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Hate-Crimes Legislation Arrives at Senate

Hate-Crimes Legislation Arrives at Senate

by Pete Winn, associate editor
October 19, 2005

Bill would give legal protection to sexual orientation.

A bad "hate-crimes" bill has arrived at the doorstep of the Senate Judiciary Committee.

Sponsored by Rep. John Conyers, D-Mich., the bill would extend existing hate-crimes laws - laws that already call for enhanced punishment for crimes motivated by race, color, national origin and religion - to include crimes based on "actual or perceived gender," "sexual orientation," disability and something called "gender identity."

The hate-crimes legislation, which was approved by the House in September on a vote of 223-199, is attached as an amendment to an otherwise good bill - the Children's Safety Act.

That act, which is intended to protect children against violent and sexual crimes and create a sex-offender registry, is worthwhile, according to Bob Knight, director of the Culture and Family Institute.

However, the hate-crimes amendment is offensive.

"The bill would expand federal power greatly over criminal law, at the local level," he said. "Right now, the federal government can only intervene in cases it considers hate crimes if they involve a federalized criminal activity - such as interfering with someone in the act of voting. This would open it up wide."

Sen. Sam Brownback, R-Kan., a member of the Judiciary Committee, said the amendment makes him very nervous.

"I do not believe it is good, nor do I believe it necessary, for us to pass hate-crimes legislation - which is thought legislation," he said. "We should punish the crime. We shouldn't try to ascertain the thought going on at the time of the crime."

The whole area of hate crimes is fraught with all kinds of problems, according to Brownback, who was an attorney prior to joining the Senate.

"There's been great concern - and I think legitimate concern," he said, "that hate-crimes legislation will be used against legitimate speech in some places; where people speak out of their beliefs and could then be charged with a hate crime."

Brownback said this particular bill doesn't provide for persecution of Christians who are critical of homosexuality - but it may open the door to it at some point.

Knight agreed, saying the intent of the present bill seems to be to enhance criminal sentences for actual crimes "like hitting somebody over the head." But it does lay the groundwork for criminalizing thought, speech and perceptions regarding homosexuality.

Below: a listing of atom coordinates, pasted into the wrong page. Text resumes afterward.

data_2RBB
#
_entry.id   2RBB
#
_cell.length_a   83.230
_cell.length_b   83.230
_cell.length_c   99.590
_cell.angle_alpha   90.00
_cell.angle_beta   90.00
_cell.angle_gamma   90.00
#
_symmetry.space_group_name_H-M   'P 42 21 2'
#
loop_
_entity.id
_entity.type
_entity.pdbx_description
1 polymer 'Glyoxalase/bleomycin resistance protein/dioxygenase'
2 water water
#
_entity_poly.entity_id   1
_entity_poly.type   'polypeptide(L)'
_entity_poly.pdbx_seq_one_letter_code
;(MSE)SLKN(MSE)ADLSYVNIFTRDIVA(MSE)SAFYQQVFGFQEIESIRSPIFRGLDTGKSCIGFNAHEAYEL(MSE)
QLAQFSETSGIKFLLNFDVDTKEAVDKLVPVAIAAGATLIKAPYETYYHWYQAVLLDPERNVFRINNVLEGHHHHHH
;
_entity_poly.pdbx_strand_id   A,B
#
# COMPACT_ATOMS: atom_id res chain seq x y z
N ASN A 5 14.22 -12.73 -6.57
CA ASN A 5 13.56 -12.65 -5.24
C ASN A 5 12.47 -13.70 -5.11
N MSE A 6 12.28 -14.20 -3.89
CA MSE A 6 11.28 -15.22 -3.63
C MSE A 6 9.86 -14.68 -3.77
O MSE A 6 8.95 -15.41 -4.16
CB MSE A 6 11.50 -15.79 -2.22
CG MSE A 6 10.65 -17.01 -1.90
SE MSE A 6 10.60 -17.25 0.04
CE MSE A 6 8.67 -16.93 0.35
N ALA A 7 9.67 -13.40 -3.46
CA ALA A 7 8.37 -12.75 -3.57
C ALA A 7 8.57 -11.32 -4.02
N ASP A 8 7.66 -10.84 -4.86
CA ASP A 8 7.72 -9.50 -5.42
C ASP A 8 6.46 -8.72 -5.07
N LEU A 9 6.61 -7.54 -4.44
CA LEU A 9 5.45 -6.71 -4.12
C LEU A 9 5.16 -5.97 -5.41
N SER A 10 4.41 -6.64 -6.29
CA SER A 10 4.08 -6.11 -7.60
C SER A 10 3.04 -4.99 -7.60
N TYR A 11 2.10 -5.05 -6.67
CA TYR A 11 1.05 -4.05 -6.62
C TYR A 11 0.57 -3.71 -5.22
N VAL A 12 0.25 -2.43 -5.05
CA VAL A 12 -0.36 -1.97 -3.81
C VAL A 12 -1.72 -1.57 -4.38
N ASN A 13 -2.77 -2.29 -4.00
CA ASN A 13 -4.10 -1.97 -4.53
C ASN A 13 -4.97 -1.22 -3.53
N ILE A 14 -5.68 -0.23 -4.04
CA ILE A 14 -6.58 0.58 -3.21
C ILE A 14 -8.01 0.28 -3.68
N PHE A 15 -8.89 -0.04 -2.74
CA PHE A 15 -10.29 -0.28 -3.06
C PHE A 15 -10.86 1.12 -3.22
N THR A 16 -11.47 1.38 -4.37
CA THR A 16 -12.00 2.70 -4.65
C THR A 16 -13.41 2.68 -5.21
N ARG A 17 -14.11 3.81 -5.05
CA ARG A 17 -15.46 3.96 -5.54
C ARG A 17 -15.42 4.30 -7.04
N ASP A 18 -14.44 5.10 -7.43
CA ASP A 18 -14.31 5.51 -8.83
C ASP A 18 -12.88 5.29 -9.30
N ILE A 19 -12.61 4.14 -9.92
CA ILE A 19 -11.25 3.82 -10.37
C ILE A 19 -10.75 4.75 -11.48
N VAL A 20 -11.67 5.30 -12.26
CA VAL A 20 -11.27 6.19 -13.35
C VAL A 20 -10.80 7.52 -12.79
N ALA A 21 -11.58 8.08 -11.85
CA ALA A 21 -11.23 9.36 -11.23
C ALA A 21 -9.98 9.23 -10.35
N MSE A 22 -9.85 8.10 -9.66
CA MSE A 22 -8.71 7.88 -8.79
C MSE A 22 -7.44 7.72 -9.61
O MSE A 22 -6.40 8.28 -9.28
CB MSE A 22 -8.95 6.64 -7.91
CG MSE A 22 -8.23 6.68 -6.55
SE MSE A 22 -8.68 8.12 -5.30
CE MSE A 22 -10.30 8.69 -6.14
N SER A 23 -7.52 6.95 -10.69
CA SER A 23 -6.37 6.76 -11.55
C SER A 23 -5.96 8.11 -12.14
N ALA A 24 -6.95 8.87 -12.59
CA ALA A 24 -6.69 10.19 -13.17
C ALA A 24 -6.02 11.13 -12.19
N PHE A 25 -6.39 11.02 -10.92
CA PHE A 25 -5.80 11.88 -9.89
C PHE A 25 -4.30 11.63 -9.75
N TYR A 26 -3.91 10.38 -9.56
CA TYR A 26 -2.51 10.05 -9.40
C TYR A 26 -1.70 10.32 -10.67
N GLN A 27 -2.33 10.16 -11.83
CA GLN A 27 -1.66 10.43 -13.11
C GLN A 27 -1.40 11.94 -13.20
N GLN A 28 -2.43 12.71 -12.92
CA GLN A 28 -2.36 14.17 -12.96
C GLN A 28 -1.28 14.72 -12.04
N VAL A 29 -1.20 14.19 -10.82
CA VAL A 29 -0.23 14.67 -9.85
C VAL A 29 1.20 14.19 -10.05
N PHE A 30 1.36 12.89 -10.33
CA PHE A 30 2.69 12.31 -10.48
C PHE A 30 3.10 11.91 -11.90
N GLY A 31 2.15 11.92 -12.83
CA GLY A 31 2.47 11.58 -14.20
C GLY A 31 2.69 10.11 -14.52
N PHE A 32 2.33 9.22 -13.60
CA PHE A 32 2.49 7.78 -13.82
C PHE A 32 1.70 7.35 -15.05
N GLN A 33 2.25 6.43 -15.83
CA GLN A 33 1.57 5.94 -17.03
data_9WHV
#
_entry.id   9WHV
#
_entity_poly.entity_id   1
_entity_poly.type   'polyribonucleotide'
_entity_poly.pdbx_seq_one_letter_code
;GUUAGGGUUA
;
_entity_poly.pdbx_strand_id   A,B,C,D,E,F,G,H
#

"We've seen similar hate-crimes laws in Canada and Sweden evolve into instruments against people in public life who criticize homosexuality," Knight said. "Pastors are afraid to talk about it in Canada now, and one was arrested in Sweden under hate-crimes law. We'd hate to see that happen in the United States. This law wouldn't do it immediately, but it lays the foundation for that kind of system."

The amendment is a "new and improved" version of a bill first introduced by Sen. Edward Kennedy, D-Mass., several years ago. It would, for the first time, extend coverage to "gender identity" - a code word for transgendered people and cross-dressers. It also provides for the federal government to give money to local authorities to prosecute hate crimes.

"It's the Kennedy bill warmed over," Knight said. "It actually increases the amount of money that states would get if they would devote more resources to prosecuting hate crimes. It went from $5 million in the original bill to $10 million. Of course, that would give states some incentive to concentrate on some cases at the expense of others."

Amanda Banks, federal issues analyst for Focus on the Family Action, said hate-crimes legislation is totally unnecessary.

"The fact of the matter is, hate crimes are being prosecuted and the law currently covers these things," she said. "We don't need additional laws on the books that are just going to muddy it up.

"Hate crimes are a very small percentage of crimes committed, and in fact, they are decreasing. To say that we need more legislation to protect people from hate crimes is absurd. There is no proof for that."

Banks said even though the legislation is opposed by several senators besides Brownback, it is important for people to contact members of the Senate Judiciary Committee and let them know what they think.

TAKE ACTION: Please take time to contact the members of the Senate Judiciary Committee and let them know that hate-crimes legislation is unneeded, unfair, and could open the door to eventual persecution.


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